Interesting links and notes on updates to my main website.
[to search, use Blogger search in top bar]
Sunday, June 20, 2010
fact-finding trips & social media:
Ottawa Citizen - NCC boss talks cyclable city - June 19, 2010
Ottawa Citizen - Could Ottawa get Copenhagenized? - June 20, 2010
So Lemay, Bureau & Legendre are going on an urban cycling fact-finding trip. First let me say, I am 100% in favour of this. Learning from other cities by visiting them is an excellent way to truly understand what is possible. And so when they come back bolstered by personal experiences, shared information and new connections, I think that is of huge benefit to the NCR.
This is a major initiative. 10 days, concluding with Velo-city 2010 in Copenhagen, is a huge fact-gathering project. Velo-city is an event that has been building off and on for the past 30 years.
And we have a traditional system: we elect or appoint representatives, and they go off and worry about 100% of the issues as our representatives, while we go about our lives. There are reasons for this:
* in the past it was impractical for representatives to communicate rapidly with constituents
* constituents are busy and not experts
* we want representatives to be reflective and not reactive
Douglas Adams, The Hitch-Hikers Guide to the Galaxy
This is 2010 and we have social media. Which means that you can share what you are observing. You can share it in real-time, or you can share at the end of the day, or the end of the week.
You can also still follow a traditional process which is some combination of:
* you take your own private notes and they inform your own private decisions
* you present about your findings but only to your colleagues
* you eventually produce a Great Big Report which is poorly announced and buried many levels deep (on your website and in the bureaucracy) so only political insiders ever find it and read it
So here's the thing: I think if you're going to send a bunch of representatives off to find facts, in 2010, it is encumbent upon them to engage the public in the process. That means reaching the public through traditional means, like the news reports cited above, and through consultations like ottawa.ca/bikelane (which has a ton of information, as PDFs, at the bottom of Open House 1), and through posting your Great Big Report.
But is there no responsibility to bring people along with you on your journey? Is engagement just about your personal learning followed by a Great Big Report? While it's true that many urban planning enthusiasts and cyclists will not be reached online, many are. If the information is online it can be shared, emailed, retweeted, blogged about, cited on Wikipedia... it can be used by citizens. This sharing can expand the scope of information beyond the hard core of people for whom this is a primary interest, to the broader public. Just look at the list of urban issues blogs and sites, just related to the Mid-Centretown consultation (from the Mid-Centretown planning blog):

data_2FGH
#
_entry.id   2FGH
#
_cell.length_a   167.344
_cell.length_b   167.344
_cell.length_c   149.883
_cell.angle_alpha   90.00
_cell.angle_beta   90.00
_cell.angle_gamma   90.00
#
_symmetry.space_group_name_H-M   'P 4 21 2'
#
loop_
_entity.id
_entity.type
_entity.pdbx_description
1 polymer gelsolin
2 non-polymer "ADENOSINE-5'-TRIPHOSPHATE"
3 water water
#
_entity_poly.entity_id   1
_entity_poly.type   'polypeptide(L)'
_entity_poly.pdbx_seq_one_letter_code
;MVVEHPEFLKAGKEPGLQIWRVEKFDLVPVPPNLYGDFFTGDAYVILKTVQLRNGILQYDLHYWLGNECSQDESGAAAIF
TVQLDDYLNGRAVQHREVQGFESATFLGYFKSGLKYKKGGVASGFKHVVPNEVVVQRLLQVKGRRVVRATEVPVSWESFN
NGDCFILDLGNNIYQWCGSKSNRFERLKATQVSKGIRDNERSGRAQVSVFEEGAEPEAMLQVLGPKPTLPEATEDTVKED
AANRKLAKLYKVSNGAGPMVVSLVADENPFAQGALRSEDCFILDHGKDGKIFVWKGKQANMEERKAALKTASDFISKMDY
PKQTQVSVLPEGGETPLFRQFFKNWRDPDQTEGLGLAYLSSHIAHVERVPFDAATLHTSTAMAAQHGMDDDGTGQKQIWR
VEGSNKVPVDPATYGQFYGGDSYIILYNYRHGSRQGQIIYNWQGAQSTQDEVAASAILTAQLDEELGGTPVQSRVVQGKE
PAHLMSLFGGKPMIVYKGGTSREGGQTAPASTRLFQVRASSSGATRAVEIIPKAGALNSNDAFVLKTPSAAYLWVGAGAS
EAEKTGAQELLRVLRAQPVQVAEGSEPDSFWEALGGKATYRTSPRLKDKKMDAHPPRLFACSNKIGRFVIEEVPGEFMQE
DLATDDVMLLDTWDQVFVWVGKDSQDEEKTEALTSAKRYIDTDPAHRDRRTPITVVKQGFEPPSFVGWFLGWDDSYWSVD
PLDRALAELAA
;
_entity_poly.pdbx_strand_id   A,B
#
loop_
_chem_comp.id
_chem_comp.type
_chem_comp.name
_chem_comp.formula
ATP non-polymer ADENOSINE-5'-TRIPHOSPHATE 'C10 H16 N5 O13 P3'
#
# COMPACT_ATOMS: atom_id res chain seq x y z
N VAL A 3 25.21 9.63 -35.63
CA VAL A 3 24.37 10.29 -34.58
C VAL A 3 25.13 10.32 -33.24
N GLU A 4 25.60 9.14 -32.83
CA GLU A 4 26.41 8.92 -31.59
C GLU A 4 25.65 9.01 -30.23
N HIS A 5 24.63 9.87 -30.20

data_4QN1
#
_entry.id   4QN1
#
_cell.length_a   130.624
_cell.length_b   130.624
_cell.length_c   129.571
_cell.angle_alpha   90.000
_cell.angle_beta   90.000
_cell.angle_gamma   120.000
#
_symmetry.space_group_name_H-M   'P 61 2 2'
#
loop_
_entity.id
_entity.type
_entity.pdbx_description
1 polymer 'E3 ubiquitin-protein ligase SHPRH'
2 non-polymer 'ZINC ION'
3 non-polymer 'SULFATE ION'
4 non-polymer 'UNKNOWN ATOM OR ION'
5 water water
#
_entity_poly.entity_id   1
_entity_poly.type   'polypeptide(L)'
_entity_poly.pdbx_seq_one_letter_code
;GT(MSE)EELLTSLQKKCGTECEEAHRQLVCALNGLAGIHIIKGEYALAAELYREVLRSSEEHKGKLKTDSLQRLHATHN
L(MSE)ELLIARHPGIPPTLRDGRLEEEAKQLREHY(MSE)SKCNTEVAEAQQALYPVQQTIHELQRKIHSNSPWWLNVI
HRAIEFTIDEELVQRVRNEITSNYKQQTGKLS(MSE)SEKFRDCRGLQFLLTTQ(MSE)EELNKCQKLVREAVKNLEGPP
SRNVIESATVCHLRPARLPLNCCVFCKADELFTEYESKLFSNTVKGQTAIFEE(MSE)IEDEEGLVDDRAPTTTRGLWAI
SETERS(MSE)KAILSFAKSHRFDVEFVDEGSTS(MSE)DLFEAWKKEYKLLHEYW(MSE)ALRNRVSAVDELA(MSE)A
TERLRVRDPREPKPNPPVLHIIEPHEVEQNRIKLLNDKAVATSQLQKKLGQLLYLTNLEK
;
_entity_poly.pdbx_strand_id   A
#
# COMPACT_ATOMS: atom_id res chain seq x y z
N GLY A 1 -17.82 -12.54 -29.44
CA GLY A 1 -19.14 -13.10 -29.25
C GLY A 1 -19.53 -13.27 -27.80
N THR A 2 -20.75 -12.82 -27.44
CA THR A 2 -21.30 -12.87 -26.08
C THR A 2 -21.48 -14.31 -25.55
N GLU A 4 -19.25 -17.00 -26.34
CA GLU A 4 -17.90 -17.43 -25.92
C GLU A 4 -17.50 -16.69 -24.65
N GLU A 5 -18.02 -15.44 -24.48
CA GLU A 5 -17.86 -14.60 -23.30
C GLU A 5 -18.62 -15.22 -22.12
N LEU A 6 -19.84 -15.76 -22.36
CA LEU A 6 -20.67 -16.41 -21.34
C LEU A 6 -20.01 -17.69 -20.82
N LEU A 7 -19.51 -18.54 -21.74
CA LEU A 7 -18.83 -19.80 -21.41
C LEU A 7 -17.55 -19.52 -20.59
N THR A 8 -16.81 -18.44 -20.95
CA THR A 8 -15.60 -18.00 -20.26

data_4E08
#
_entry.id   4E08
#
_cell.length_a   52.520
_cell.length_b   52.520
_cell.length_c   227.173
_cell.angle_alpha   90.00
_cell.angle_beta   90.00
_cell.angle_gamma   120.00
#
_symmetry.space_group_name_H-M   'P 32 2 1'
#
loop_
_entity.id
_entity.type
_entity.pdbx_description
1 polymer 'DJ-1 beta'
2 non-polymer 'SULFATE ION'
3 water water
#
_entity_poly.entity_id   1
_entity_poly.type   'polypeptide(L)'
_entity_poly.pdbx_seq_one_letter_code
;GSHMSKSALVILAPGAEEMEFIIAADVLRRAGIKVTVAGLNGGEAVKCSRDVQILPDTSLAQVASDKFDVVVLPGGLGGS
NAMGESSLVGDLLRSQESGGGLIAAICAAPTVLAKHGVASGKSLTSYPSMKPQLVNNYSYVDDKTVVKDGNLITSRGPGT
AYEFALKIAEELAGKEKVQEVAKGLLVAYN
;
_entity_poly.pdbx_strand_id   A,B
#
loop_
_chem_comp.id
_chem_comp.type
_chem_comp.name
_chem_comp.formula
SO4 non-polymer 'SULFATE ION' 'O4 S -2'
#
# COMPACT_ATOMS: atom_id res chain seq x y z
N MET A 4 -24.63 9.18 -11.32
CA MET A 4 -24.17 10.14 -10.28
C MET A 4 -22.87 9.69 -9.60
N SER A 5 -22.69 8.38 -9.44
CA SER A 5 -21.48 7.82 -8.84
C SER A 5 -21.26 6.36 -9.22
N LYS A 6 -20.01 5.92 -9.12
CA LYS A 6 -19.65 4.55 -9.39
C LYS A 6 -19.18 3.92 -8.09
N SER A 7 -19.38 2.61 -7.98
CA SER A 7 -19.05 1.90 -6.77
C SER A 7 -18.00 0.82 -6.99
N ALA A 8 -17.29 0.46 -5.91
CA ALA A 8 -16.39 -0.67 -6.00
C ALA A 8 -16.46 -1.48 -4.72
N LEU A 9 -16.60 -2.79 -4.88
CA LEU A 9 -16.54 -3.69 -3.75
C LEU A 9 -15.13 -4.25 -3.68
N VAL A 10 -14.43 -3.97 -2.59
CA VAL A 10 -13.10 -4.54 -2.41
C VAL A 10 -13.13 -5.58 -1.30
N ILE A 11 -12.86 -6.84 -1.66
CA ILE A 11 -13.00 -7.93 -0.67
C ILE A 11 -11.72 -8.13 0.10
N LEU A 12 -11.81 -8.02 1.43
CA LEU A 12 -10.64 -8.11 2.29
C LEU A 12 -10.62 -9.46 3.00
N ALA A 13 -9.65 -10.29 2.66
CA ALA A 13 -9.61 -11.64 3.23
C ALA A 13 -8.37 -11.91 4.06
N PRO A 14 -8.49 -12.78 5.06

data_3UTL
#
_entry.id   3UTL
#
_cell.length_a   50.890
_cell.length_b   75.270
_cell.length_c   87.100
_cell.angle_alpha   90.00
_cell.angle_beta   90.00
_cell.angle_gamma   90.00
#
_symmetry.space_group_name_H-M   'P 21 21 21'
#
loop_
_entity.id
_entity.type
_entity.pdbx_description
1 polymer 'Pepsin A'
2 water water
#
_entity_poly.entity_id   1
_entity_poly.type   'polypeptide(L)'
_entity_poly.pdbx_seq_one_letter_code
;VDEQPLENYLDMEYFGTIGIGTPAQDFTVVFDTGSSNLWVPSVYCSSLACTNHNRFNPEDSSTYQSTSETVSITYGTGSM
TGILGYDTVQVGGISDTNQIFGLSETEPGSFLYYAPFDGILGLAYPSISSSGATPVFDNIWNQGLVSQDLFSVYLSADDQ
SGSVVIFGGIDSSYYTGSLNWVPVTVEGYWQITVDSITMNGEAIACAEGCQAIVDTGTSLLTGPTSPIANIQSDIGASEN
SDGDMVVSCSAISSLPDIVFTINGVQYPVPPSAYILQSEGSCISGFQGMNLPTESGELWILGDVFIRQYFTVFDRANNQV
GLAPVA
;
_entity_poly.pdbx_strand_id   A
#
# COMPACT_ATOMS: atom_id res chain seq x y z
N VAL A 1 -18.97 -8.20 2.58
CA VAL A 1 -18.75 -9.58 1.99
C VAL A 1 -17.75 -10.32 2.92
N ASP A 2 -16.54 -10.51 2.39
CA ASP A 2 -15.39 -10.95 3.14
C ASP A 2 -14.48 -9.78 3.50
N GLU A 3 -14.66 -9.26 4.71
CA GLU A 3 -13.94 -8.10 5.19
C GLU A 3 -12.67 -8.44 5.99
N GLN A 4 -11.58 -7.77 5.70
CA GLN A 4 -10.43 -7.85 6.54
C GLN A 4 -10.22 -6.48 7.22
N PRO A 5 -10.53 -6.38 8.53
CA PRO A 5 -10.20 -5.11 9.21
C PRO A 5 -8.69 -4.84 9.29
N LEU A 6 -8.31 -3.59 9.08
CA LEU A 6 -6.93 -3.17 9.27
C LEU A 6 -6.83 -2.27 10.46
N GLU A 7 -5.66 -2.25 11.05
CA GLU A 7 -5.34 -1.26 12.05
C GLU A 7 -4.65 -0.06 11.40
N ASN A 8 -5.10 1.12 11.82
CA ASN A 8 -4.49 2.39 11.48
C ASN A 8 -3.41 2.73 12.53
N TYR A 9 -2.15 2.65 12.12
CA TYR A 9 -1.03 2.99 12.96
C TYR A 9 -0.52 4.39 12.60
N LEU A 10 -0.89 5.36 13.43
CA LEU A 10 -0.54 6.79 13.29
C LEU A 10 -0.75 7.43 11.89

* Apartment 613
* Capital Neighbourhoods
* Designing Ottawa
* Greater Ottawa Blog
* Images of Centretown
* Modern Ottawa
* Ottawa Meme
* Ottawa SkyscraperPage Forum
* Somerset Street West Today
* Spacing Ottawa
* The Ottawa Project
* Watawa Life
* West Side Action
Shouldn't those citizens also be served? And that's just urban planning enthusiasts. I'm sure the list of Ottawa urban cycling enthusiasts online is as long, if not much longer.
Engagement doesn't have to be hugely complicated. Twitter accounts + TwitPic. A hashtag. And/or a Flickr account. Individual blogs. And/or an aggregator. Or a group blog specific to the particular fact-finding mission.
I'm a citizen. I want to engage Lemay, Bureau & Legendre about this issue. I want to engage other representatives and citizens around this issue. Where do I go? There's no hashtag I can use. There's no aggregator I can feed into. There's no blog I can post to. I can contact each representative individually, through a private channel like email or a physical letter. Or I can post in my blog like this, but that's certainly not a central shared discussion space.
Plus which, citizens can inform the representatives in real-time, it's not just some one-way representative gathers information thing. Wouldn't it be great if the representatives were tweeting and informed citizens could make suggestions and provide additional information? Like "oh, you must go around the corner and see this amazing city cycling facility with showers and indoor parking" or "here is a report written by the person you just tweeted about" or "could you ask the person speaking a question about..."
We can, of course, disagree about this
@------ What proportion of the public would they reach that way? Also, instant reaction not same as deep thought. Not sold on this one yet.
@------ The delegations do all file reports with the House of Commons, which are tabled during routine proceedings and I think posted online
But I think if you want to maximize the value of what is a significant investment, you will get the biggest impact by engaging citizens through all channels before, during and after the event.
Unfortunately, as far as I know, Lemay, Bureau & Legendre aren't on Twitter, don't have blogs, and there is no central information sharing & discussion space for their fact-finding trip. I think this is a substantial missed opportunity.